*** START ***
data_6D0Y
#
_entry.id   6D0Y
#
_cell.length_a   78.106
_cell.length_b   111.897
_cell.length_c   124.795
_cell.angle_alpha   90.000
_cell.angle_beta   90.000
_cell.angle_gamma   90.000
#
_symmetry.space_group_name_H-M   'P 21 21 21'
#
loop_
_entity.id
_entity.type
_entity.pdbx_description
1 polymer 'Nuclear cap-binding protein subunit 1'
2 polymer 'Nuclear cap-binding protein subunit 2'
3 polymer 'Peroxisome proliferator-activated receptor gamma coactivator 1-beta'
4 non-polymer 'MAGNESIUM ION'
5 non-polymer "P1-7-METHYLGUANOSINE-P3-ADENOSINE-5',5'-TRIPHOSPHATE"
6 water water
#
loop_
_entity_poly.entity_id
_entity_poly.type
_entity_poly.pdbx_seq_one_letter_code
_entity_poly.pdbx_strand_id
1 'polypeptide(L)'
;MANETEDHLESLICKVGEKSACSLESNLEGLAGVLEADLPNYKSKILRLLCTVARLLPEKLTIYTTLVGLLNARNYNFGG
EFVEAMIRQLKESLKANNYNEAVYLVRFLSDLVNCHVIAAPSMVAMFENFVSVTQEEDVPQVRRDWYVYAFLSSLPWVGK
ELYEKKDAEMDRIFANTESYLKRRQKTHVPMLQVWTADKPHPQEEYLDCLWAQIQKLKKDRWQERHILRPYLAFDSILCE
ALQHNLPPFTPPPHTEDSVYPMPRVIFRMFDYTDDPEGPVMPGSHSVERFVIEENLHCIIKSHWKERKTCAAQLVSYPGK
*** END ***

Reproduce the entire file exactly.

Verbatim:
data_6D0Y
#
_entry.id   6D0Y
#
_cell.length_a   78.106
_cell.length_b   111.897
_cell.length_c   124.795
_cell.angle_alpha   90.000
_cell.angle_beta   90.000
_cell.angle_gamma   90.000
#
_symmetry.space_group_name_H-M   'P 21 21 21'
#
loop_
_entity.id
_entity.type
_entity.pdbx_description
1 polymer 'Nuclear cap-binding protein subunit 1'
2 polymer 'Nuclear cap-binding protein subunit 2'
3 polymer 'Peroxisome proliferator-activated receptor gamma coactivator 1-beta'
4 non-polymer 'MAGNESIUM ION'
5 non-polymer "P1-7-METHYLGUANOSINE-P3-ADENOSINE-5',5'-TRIPHOSPHATE"
6 water water
#
loop_
_entity_poly.entity_id
_entity_poly.type
_entity_poly.pdbx_seq_one_letter_code
_entity_poly.pdbx_strand_id
1 'polypeptide(L)'
;MANETEDHLESLICKVGEKSACSLESNLEGLAGVLEADLPNYKSKILRLLCTVARLLPEKLTIYTTLVGLLNARNYNFGG
EFVEAMIRQLKESLKANNYNEAVYLVRFLSDLVNCHVIAAPSMVAMFENFVSVTQEEDVPQVRRDWYVYAFLSSLPWVGK
ELYEKKDAEMDRIFANTESYLKRRQKTHVPMLQVWTADKPHPQEEYLDCLWAQIQKLKKDRWQERHILRPYLAFDSILCE
ALQHNLPPFTPPPHTEDSVYPMPRVIFRMFDYTDDPEGPVMPGSHSVERFVIEENLHCIIKSHWKERKTCAAQLVSYPGK